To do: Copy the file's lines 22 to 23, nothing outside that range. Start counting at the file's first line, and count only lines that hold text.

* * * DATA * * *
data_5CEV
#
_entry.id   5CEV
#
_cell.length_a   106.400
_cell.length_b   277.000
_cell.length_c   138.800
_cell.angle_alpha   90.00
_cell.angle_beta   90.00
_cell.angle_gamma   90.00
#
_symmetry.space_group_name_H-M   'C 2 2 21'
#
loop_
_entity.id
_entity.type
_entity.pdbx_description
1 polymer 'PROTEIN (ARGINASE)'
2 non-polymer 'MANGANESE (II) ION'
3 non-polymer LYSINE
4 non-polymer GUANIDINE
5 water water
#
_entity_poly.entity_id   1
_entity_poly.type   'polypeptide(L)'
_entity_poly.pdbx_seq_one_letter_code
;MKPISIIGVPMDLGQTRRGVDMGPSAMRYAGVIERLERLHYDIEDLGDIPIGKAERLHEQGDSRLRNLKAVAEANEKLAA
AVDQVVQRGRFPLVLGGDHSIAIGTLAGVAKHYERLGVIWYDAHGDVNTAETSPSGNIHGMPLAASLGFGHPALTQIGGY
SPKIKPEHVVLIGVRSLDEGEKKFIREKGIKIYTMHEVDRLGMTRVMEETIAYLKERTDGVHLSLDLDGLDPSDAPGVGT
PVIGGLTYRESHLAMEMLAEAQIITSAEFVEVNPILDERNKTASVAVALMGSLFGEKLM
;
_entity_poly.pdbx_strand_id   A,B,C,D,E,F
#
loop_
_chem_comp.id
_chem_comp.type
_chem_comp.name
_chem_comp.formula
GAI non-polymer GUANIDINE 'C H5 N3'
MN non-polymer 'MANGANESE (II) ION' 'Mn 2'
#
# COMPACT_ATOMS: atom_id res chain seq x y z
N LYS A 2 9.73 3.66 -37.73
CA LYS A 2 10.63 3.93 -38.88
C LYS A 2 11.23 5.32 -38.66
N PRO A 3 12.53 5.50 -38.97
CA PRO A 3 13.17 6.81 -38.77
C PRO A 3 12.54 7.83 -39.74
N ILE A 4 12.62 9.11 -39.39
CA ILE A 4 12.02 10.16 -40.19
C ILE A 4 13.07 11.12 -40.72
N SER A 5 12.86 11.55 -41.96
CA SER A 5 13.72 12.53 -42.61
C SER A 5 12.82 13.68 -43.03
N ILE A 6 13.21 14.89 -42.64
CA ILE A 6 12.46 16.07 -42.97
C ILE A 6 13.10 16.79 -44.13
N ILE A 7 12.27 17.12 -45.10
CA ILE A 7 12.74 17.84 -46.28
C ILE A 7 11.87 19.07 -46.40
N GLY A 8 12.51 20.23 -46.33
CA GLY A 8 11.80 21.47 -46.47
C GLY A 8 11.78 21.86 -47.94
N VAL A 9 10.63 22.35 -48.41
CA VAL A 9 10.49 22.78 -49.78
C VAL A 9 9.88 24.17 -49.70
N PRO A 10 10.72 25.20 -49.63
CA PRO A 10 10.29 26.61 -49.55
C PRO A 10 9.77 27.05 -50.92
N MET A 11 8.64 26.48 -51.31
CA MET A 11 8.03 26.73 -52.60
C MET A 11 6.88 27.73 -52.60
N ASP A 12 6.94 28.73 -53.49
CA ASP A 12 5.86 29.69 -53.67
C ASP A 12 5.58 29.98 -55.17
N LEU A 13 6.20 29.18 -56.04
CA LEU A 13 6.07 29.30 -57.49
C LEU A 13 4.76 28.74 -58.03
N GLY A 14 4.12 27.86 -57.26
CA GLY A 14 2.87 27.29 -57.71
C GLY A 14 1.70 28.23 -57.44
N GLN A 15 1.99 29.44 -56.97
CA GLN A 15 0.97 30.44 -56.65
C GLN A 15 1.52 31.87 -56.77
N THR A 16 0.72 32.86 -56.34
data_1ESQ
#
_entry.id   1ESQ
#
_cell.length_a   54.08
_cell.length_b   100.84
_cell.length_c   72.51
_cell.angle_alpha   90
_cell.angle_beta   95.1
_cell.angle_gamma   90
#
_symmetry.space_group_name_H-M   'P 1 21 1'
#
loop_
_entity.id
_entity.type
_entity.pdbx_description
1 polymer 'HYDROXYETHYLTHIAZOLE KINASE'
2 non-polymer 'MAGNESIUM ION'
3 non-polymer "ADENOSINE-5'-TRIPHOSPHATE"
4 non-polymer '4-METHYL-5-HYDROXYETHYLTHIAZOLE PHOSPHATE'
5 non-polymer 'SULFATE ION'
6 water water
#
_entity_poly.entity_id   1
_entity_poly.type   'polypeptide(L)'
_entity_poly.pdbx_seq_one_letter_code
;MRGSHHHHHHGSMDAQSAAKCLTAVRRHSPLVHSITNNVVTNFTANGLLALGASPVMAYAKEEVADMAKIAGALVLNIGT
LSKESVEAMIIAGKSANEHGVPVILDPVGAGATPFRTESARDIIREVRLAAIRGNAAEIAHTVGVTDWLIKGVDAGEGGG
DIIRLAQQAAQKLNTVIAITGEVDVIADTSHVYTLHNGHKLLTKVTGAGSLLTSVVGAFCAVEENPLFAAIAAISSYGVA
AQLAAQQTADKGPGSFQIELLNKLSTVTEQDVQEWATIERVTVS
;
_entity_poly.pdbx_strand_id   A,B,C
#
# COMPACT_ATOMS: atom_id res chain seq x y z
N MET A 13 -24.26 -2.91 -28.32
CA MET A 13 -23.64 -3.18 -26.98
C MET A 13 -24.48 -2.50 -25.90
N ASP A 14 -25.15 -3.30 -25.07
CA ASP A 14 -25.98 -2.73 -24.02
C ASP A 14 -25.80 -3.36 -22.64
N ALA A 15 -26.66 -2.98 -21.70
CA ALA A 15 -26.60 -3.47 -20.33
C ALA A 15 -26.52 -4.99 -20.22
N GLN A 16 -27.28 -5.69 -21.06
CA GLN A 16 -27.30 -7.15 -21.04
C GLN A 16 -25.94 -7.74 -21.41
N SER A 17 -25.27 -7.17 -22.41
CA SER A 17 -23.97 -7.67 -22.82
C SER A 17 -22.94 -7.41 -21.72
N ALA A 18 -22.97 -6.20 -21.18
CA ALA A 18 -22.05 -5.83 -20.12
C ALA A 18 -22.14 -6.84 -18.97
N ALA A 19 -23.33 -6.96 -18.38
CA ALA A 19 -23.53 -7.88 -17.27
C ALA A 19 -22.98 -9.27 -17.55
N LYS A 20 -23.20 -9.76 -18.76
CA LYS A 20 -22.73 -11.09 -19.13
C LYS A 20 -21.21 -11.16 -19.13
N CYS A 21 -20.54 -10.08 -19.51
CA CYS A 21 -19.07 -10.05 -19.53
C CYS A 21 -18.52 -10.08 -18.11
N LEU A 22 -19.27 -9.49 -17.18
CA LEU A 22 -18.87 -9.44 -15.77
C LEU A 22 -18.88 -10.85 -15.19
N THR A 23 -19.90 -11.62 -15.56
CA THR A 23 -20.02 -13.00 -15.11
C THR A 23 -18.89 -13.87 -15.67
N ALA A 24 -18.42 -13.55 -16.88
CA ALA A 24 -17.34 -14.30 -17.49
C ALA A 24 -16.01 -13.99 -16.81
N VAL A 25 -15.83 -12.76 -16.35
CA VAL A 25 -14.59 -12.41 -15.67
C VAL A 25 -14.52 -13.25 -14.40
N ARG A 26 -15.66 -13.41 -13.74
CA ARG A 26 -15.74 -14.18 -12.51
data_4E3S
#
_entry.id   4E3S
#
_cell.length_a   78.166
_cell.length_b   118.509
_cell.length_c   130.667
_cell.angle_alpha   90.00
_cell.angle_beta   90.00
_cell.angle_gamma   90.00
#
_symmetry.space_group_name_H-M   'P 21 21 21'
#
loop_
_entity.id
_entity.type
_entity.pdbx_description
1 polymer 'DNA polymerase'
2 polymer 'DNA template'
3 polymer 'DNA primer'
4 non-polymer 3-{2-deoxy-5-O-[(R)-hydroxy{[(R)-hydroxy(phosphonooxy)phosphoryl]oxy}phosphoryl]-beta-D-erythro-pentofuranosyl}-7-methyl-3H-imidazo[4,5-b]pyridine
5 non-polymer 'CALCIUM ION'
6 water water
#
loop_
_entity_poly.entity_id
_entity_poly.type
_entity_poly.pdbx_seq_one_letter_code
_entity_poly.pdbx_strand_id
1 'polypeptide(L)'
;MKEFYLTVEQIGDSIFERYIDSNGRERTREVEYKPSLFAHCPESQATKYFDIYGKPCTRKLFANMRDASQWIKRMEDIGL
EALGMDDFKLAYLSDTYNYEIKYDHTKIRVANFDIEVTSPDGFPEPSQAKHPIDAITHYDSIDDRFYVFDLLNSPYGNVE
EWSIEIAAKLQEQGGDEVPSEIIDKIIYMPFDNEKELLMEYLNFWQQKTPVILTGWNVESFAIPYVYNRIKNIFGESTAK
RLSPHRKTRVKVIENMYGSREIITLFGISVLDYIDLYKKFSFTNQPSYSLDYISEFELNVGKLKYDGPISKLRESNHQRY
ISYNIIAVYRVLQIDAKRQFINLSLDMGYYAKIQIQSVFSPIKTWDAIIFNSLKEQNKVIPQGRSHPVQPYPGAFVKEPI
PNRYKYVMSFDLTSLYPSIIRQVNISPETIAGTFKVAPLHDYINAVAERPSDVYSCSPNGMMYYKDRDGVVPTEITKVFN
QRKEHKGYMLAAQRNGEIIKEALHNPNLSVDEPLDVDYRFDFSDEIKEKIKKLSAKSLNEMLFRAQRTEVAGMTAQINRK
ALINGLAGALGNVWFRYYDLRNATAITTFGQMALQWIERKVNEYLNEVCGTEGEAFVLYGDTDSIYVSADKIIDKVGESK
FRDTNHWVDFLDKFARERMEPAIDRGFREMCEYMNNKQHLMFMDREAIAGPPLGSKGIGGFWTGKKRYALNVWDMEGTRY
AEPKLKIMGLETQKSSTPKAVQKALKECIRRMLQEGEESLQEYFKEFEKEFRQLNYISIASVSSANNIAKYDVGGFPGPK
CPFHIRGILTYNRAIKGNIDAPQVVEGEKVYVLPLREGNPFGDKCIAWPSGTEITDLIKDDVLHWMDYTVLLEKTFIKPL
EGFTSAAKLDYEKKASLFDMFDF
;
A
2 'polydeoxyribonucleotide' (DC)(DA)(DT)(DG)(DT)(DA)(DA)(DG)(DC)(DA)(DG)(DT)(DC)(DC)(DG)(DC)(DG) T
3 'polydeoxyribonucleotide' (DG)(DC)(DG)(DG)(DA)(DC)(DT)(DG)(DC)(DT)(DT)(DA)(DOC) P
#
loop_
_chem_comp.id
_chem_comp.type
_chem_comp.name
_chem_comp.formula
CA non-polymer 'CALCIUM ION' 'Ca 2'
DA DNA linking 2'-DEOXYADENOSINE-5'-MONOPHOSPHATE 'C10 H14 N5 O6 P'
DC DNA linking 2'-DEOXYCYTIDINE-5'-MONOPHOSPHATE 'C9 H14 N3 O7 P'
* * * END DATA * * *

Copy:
5 water water
#